During a candidate forum yesterday in Chevy Chase, seven of the nine candidates running for the At-Large seat on the D.C. Council announced that they'd be willing to fire themselves after two terms if they were to win the April 26 Special Election.
The statements came in response to a question from a member of the audience, who asked whether the recent scandals in D.C. government hint that elected officials should be term-limited. District residents overwhelmingly voted in favor of term limits for councilmembers in 1994, only to have the option undone by the D.C. Council in 2001.
Bryan Weaver answered first, noting that he voted for term limits in the 1994 referendum and would limit himself to two terms on the council, or eight years in office. He did add a caveat, though -- he wants term limits for specific seats, but doesn't think eight years in a ward-based council seat should preclude someone from running for an At-Large seat or council chair.
Alan Page, Patrick Mara, Josh Lopez, Dorothy Douglas and Interim Councilmember Sekou Biddle all agreed. Lopez added that he would require that all councilmembers be full-time, and said that the District does not need career politicians. (The jab was directed at Vincent Orange, who didn't attend.) Biddle noted that term limits create a sense of urgency, and that they're needed to "refresh the system [and] get new people in."
A February report by the Pew Charitable Trusts comparing the legislatures of 15 cities across the U.S. found that term limits were evenly split -- eight cities have them, seven don't. Amongst those cities that don't impose limits, the District actually fares pretty well in terms of average tenure for elected officials -- 7.5 years, less than Chicago's 13.3, Baltimore's 12.5 and Boston's 7.7. That being said, only 23 percent of the D.C. Council's members are in their first-term, on par with many other cities, but far below San Diego's 75 percent, Pittsburgh's 67 percent and San Jose's 55 percent.
If a term-limit of two consecutive terms were imposed on the Council today (and applied retroactively), the victims would be Jim Graham (Ward 1, elected 1998), Jack Evans (Ward 2, elected 1991), David Catania (At Large, elected 1997), and Phil Mendelson (At Large, elected 1998). A two-term limit would also prevent Mary Cheh (Ward 3), Harry Thomas, Jr. (Ward 5), Tommy Wells (Ward 6), and Marion Barry (Ward 8 ) from running again once their current terms are up.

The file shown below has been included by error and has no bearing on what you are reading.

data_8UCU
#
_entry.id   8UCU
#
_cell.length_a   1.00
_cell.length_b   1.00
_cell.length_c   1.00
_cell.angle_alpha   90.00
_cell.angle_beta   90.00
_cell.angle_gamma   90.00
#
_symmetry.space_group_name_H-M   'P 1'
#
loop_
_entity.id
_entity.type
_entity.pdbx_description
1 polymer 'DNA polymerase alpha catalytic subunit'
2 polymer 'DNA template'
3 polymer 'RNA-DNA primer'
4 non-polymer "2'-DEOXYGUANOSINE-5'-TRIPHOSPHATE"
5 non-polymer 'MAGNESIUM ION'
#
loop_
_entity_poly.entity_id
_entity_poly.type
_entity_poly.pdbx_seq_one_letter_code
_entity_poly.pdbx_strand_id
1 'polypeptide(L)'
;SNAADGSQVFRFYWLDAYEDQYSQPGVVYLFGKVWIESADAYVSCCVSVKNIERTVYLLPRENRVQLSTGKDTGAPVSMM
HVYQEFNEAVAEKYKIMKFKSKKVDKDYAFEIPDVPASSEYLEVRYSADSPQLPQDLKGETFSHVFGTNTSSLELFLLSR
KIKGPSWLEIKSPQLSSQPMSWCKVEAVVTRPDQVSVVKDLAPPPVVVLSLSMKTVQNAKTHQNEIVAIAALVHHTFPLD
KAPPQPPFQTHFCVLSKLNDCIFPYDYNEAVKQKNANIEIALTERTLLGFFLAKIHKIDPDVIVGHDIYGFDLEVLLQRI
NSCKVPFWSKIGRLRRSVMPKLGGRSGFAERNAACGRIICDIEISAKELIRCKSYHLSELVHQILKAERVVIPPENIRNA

Of course, opinions on term limits have a tendency to change when a candidate becomes a councilmember, so we'll have to see how firm these stances are if anyone other than Orange wins on April 26.
If there's one thing to be said about the nine-way race for the April 26 At-Large Special Election is that it's been pretty tame so far. Candidates have generally stuck to promoting themselves, and despite occasional snipes and veiled criticisms of each other, things have remained on the positive side.
I'm starting to think that that might change.
We're within a month of the election, and despite a poll that finds Vincent Orange with a solid lead (and a lot of money), things are going to remain tight and unsettled until Election Day. Interim Councilmember Sekou Biddle has some money to work with, and today he picked up Councilmember David Catania's valuable endorsement. Pat Mara, Bryan Weaver and Josh Lopez aren't to be discounted, either -- each has a base that's committed to them, solid ideas and, in Lopez's case, a door-knocking ethic rivaled only by Mayor Adrian Fenty in 2006.
Ultimately, though, both Biddle and Orange likely see April 26 as something of a do-over from the hotly contested D.C. Democratic State Committee appointment process in January. And with the election seeming close, they're not only going to have to make the case as to why they're the best candidate for the job, but also why the other isn't.